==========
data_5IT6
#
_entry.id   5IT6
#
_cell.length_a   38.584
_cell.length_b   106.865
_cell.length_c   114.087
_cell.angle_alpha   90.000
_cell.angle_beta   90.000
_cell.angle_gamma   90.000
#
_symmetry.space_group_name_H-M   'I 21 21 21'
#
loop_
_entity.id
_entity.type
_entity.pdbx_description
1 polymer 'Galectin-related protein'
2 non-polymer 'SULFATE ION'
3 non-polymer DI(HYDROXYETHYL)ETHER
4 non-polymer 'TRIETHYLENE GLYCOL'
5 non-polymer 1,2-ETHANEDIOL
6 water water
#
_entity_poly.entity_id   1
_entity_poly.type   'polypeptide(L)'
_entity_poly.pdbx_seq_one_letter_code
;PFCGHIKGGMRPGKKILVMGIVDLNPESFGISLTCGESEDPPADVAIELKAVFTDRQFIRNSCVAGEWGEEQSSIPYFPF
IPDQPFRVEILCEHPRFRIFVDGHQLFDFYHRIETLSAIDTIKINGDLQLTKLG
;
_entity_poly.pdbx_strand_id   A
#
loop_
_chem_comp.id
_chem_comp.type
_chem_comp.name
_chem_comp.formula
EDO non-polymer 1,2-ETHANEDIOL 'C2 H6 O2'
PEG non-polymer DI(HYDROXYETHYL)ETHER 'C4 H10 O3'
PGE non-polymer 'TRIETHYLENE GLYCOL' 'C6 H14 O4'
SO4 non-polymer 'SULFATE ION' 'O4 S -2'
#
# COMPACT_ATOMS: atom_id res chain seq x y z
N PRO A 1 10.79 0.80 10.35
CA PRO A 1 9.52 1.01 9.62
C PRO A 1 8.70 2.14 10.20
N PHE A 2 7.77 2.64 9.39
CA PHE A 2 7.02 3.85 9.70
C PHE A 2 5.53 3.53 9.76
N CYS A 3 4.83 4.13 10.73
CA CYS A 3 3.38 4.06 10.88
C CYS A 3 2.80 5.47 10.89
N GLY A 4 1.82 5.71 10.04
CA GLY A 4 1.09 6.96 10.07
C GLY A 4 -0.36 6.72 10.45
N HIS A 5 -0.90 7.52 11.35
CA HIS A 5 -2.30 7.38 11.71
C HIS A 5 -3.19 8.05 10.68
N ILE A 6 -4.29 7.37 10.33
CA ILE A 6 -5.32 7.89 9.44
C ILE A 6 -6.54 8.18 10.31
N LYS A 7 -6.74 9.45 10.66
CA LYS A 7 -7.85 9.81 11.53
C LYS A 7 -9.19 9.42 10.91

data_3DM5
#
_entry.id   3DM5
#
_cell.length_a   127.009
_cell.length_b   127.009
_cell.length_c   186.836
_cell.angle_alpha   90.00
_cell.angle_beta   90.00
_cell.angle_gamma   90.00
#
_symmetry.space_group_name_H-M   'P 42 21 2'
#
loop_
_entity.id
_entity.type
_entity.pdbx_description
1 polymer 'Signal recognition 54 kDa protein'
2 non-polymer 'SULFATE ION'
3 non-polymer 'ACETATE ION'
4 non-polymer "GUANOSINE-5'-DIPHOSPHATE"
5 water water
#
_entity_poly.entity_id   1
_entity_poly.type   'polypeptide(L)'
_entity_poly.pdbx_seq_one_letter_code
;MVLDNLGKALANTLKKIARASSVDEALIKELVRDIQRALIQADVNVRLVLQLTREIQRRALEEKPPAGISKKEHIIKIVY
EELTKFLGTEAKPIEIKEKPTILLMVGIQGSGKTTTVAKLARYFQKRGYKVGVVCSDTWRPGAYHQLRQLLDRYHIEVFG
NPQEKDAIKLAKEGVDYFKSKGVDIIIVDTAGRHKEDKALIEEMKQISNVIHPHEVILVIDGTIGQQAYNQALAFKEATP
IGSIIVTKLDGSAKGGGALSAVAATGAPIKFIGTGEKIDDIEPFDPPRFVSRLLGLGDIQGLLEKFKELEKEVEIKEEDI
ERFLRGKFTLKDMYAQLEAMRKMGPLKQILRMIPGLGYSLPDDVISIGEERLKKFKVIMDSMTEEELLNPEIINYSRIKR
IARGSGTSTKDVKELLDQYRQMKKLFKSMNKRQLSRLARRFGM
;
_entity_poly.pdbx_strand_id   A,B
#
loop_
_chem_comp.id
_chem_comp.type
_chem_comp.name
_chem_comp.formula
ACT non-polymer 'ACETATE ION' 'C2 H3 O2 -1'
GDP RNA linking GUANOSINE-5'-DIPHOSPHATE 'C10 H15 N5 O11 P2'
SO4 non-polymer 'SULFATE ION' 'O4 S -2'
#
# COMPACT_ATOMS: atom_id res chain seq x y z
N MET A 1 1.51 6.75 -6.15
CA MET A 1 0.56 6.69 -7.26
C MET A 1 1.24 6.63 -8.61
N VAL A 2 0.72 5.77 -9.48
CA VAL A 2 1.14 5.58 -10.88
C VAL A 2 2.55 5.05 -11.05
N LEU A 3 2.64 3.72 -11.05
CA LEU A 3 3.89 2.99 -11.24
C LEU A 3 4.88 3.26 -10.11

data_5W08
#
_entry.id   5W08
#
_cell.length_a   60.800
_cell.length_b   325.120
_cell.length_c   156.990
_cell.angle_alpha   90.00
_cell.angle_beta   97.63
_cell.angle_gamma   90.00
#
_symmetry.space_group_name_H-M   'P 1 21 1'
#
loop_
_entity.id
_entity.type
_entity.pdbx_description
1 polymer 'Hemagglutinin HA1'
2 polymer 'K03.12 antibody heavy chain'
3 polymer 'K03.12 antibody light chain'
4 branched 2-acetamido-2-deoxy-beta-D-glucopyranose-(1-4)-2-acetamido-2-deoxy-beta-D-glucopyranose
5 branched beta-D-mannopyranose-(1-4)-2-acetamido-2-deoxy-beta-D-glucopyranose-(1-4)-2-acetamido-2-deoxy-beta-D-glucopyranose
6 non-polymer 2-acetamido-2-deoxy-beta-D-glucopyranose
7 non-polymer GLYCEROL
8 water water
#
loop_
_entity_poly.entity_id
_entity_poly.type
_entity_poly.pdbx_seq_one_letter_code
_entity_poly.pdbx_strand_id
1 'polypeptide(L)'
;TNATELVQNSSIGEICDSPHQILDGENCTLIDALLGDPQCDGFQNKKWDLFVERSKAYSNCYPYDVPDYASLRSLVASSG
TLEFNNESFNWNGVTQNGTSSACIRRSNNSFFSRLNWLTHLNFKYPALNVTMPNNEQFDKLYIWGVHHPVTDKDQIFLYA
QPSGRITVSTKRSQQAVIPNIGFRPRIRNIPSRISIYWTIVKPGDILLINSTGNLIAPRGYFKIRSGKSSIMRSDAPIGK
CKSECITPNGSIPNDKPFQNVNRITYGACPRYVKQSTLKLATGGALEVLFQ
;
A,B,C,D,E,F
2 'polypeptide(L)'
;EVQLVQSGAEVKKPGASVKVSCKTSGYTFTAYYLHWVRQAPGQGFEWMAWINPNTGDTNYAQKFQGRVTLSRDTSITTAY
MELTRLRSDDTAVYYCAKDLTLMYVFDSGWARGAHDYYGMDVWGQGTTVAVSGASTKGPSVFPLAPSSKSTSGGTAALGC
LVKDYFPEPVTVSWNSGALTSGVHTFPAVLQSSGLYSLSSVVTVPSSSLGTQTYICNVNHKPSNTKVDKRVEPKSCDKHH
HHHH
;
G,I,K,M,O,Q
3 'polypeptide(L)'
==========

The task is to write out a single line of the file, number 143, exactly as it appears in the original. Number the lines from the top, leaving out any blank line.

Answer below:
8 water water